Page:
7. The sintered compact may be subjected to post-sintering treatments, preferably in the form of air hardenable condition which allows the compact to achieve a hardness of Rc 20-30 (untempered). The cooled sintering compact may be given a quench and temper treatment to enhance its physical characteristics, such as transverse rupture strength and strength in tension. Furthermore, the sintered compact may be subjected to reheating and forging while in the hot condition, followed by quench and temper. Any one of the combinations of these post-sintering treatments will result in enhancement of the product properties.
Three different pre-alloyed powders were prepared with the following chemistry:
______________________________________Alloy Carbon Manganese Nickel Molybdenum______________________________________#1 4.74 -- 10.1 --#2 5.05 -- -- 9.70#3 5.04 10.00 -- --______________________________________
Each of the above pre-alloyed powders were sintered at a temperature between 2050°-2100° F. Each of the pre-alloyed powders were subjected to copper coating of the particles by being mechanically milled with copper balls each approximately 0.5 inch in diameter; the pre-alloyed powder was suspended in a slurry utilizing benzene. Ball milling was continued for a period of 96 hours. Each of the pre-alloyed powders were mixed with a water-atomized base-iron powder in a ratio of 9/1 (to form examples 1-3 respectively) and a small amount of zinc stearate lubricant was added in the proportion of about 0.75%. Examples 4-6 were prepared by mixing water atomized powder therewith in a ratio of 4.5/1 (example 6 utilizing 1 part Mn, 1 part Mo and 2 parts Ni in the pre-alloy powder). Example 7 consisted of only base iron powder plus graphite; examples 8 and 9 were the same as 7 except that two different levels of copper were added.
The admixture was compacted to a density of 6.5 g./cc. There were no additions of graphite made and the admixtures were compacted to form test bars. Each of the test bars were heated to a sintering temperature between 2075°-2130° F and each were held at the sintering temperature for approximately 30 minutes; the sintering atmosphere was hydrogen gas (-40° F dew point). Each of the test examples were then tested and rendered the following properties:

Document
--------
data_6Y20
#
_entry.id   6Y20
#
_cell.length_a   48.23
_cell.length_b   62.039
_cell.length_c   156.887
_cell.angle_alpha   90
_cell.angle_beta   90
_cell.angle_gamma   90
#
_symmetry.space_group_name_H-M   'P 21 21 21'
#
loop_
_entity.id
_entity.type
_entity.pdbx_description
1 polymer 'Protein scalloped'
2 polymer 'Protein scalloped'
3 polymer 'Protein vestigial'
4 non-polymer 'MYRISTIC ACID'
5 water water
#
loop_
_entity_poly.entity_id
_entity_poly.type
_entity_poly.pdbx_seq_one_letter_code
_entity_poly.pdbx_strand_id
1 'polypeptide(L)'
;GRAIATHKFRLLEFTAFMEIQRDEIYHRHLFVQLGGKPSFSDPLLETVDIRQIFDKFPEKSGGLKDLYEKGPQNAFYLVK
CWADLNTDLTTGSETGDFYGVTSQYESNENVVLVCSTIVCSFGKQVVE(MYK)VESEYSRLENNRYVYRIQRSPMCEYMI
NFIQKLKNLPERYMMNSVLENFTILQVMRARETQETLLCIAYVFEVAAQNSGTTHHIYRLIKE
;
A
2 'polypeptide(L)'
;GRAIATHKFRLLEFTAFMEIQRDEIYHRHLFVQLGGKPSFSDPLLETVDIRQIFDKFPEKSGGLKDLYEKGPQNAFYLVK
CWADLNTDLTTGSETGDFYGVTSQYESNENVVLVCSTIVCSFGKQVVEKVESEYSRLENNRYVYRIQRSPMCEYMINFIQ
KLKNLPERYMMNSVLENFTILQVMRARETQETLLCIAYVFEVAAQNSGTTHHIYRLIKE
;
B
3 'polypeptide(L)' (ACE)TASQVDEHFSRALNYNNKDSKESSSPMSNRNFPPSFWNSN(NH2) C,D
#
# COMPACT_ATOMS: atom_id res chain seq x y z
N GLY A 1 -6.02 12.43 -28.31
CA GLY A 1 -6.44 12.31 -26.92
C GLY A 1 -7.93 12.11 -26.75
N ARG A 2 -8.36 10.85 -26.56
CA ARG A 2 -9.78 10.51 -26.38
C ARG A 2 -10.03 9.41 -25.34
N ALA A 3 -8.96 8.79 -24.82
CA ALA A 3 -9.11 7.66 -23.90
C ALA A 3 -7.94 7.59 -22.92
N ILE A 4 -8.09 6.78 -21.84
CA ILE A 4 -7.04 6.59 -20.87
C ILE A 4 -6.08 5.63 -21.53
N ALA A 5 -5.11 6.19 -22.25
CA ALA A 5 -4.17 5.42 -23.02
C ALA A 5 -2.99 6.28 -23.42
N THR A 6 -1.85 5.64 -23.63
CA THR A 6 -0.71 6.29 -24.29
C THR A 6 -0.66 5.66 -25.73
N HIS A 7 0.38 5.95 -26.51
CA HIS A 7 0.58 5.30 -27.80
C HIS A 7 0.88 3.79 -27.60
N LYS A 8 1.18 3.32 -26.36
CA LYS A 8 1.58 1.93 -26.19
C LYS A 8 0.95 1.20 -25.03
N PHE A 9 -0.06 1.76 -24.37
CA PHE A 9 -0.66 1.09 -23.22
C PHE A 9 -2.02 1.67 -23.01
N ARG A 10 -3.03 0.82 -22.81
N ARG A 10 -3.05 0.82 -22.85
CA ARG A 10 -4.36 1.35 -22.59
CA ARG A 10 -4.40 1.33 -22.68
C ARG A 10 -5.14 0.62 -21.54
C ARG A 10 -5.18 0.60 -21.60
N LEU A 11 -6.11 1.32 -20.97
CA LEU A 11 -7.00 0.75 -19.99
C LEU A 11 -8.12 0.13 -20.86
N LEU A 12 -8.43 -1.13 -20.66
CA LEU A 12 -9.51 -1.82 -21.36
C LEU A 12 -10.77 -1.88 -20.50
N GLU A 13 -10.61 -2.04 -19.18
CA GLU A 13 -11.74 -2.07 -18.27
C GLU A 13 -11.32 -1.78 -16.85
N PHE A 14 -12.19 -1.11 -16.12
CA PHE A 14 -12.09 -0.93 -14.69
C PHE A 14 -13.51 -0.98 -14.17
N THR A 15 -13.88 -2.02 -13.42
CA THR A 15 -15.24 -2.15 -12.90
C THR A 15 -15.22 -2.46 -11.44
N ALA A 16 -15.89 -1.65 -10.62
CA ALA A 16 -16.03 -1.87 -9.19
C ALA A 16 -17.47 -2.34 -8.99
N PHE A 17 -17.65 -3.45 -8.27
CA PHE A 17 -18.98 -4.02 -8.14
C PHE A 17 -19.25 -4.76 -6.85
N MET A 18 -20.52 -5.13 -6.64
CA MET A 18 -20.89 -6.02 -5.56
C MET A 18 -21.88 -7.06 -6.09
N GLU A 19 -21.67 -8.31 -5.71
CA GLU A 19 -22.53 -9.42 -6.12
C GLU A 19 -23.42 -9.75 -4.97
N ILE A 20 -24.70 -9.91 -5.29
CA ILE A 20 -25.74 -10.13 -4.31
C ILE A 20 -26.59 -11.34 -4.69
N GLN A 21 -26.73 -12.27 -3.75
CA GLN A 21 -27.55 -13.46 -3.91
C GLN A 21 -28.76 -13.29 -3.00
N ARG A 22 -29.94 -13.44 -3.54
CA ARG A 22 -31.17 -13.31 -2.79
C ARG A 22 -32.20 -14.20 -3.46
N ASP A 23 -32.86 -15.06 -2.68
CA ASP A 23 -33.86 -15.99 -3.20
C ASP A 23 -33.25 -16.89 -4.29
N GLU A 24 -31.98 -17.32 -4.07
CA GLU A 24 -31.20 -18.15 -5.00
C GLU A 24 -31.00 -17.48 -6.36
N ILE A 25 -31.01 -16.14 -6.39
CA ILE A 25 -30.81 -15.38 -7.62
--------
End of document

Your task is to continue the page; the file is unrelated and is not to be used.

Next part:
__________________________________________________________________________ Transverse Rupture Strength (psi) Hardness (RB)% Carbon % Mn % Mo % Ni % Cu Density As-Sintered Heat Treated As-Sintered Heat__________________________________________________________________________ TreatedExample 1 0.4 1.0 -- -- 6.6 72,000 150,000 43 95Example 2 0.4 -- 1.0 -- 6.6 73,000 120,000 44 85Example 3 0.4 -- -- 1.0 6.6 72,000 112,000 40 86Example 4 0.8 2.0 -- -- 6.6 120,000 100,000* -- --Example 5 0.8 -- -- 2.0 6.6 110,000 142,000 -- --Example 6 0.8 0.5 0.5 1.0 6.6 130,000 110,000 -- --Example 7 0.4 -- -- -- 60,000-75,000 X 45-55 XExample 8 0.6 -- -- -- 1.5 -- 85,000-95,000 X 65-75 XExample 9 0.6 -- -- -- 3 85,000-115,000 X 65-75 X__________________________________________________________________________ *overtempered; actual strength is actually much better than data X examples were not heat treated --no measurements made
A comparison of the as-sintered transverse rupture strength of the sintered product utilizing the smallest amounts of alloying ingredients, 1% or less, indicated that copper coating does not result in a dramatic increase in the strength over an equivalent as-sintered product utilizing a powder mixture where no copper coating is employed. This can be seen by comparing examples 1 through 3 with example 8, example 8 being representative of the prior art where there is no copper coating utilized. However, when the sintered product is subjected to a heat treatment in the form of heating to a temperature of 1550° F, water or oil quenching and tempering at 400° F for 0.5-1 hr., depending composition, the transverse rupture strength and hardness will exhibit superior levels.